Key construction workers must be protected from abuse

Kevin Stewart MSP

SCOTLAND’S housing minister has backed calls to protect key construction workers from abuse as they carry out essential tasks during the lockdown period.

The Construction Industry Coronavirus (CICV) Forum is providing greater visibility on what constitutes ‘essential work’ to prevent such workers being harassed and verbally abused. The forum said its members have reported an increasing number of tradespeople being ‘intimidated and verbally abused’ by the public while carrying out legitimate projects in line with CICV Forum guidelines.

One contractor said, “On one commercial job, our engineers were subjected to a barrage of abuse by residents and staff. Our guys were upset and didn’t want to be there, so in the end, the local authority had to put up posters explaining that we were carrying out essential work. It was the only way our engineers could be left alone to do the work.

“Not all essential obvious work is obvious to the public, but that is no excuse for the behaviour that some of us in the construction industry are having to put up with.”

The forum has now produced a checklist of projects to help the public understand the range of work classified as ‘essential’. It also plans to offer on-site signage to help workers make it clear they are carrying out essential work only.

Kevin Stewart, minister for local government, housing and planning, said such measures were essential to provide clarity and reduce tension between the wider public and workers.

He said, “The general public may not be aware of the full range of projects that constitute ‘essential work’, but these are workers who are performing a vital role safely and responsibly. At a time when the Scottish Government is asking people to remain in their homes it is even more important that these homes are watertight, safe and have essential working facilities, such as water, gas and electricity.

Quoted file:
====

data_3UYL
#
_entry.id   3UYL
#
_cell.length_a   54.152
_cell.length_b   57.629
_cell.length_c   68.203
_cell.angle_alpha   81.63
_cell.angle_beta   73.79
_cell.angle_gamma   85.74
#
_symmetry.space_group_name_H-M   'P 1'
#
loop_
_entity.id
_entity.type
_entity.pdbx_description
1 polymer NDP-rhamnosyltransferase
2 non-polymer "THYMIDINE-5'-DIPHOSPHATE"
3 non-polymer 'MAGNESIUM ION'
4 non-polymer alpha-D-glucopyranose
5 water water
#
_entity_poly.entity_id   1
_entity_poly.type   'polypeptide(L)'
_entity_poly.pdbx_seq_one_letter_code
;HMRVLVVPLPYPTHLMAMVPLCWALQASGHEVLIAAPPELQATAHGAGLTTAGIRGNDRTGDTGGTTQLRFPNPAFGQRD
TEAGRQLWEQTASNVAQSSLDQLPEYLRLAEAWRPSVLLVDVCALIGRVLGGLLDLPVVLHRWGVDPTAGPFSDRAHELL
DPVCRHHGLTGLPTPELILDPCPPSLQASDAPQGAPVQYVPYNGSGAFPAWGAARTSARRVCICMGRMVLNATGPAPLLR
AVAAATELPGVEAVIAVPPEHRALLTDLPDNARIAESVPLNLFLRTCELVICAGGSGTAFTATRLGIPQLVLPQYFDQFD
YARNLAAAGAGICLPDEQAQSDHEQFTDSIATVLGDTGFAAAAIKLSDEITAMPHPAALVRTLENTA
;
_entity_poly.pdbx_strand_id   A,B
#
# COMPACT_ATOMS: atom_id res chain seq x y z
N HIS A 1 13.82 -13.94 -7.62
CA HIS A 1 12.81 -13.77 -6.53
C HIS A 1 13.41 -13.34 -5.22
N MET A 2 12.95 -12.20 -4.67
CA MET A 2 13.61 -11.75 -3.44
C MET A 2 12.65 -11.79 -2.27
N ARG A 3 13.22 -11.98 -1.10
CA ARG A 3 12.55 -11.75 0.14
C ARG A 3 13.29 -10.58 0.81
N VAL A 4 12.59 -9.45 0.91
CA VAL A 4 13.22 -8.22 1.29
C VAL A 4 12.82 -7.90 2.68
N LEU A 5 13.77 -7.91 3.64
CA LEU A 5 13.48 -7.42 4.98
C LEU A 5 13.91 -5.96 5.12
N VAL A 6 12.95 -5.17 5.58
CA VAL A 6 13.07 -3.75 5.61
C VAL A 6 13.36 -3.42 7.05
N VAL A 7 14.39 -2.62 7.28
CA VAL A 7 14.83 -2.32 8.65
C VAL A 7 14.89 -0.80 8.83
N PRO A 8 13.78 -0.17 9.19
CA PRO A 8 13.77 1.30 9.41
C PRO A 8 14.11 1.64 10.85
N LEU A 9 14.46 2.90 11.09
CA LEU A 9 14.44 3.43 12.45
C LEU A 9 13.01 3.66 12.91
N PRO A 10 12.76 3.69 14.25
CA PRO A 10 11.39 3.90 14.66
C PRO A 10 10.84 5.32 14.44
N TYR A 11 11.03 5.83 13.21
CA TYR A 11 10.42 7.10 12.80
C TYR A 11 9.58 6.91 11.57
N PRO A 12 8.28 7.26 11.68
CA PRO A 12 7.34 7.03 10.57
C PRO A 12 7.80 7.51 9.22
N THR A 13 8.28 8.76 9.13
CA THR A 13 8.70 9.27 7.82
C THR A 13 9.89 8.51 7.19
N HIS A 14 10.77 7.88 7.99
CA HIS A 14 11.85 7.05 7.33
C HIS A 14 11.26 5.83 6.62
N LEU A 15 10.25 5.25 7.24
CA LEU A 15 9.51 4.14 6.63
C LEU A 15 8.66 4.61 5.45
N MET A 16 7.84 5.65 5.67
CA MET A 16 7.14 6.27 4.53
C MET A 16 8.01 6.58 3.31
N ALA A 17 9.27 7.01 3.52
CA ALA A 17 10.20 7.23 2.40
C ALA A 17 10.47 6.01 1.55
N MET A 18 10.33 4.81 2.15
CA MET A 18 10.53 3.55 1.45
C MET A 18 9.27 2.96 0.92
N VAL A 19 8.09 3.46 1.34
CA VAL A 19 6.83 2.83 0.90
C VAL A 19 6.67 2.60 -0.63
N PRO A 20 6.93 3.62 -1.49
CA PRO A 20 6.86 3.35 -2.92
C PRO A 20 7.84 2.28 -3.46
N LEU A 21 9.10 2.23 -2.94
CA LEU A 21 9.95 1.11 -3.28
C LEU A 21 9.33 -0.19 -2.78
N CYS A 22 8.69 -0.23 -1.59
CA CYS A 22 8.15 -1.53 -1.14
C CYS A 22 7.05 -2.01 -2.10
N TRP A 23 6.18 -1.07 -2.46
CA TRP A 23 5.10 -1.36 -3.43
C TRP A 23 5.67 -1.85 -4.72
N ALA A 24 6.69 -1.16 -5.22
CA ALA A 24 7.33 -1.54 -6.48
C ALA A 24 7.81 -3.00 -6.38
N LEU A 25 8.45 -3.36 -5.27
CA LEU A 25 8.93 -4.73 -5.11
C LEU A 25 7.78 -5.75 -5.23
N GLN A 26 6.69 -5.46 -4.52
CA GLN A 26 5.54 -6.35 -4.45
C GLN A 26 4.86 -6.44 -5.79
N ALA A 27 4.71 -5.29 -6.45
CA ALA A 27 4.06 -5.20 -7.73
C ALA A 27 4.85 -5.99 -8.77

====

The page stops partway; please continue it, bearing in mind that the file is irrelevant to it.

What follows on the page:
“Builders and plumbers’ merchants are also needed to provide supplies for essential repair and maintenance, such as heating and hot water breakdowns, roofing repairs, and electrical and fire safety.

“It is important that the public understand that there is still a need for essential works to be carried out in these challenging times and industry professionals should be able to complete repairs in safety, without fear of criticism and rebuke.”

John McKinney, secretary of forum members the National Federation of Roofing Contractors, the Stone Federation and the Scottish Contractors Group, agreed. He explained, “Essential construction work is not confined to building a major hospital for Covid-19, but we know that people might not be aware of this. There are dozens of other construction works that are classed as essential to keep the fabric of Scotland intact. At the very least, homes need to be watertight and safe both inside and out for people to be able to live in them. That’s why the construction industry is working hard across Scotland to ensure people can stay at home during these times to protect the NHS.

“Greater understanding is needed among the public to understand that the key workers carrying out such work aren’t flouting the rules – they are performing essential tasks and should be allowed to do so without fear of abuse.”

Essential work that is permitted to be carried out includes removal of elements in danger of collapse, emergency call-outs, repair of critical road infrastructure, and safe operation of faulty heating systems.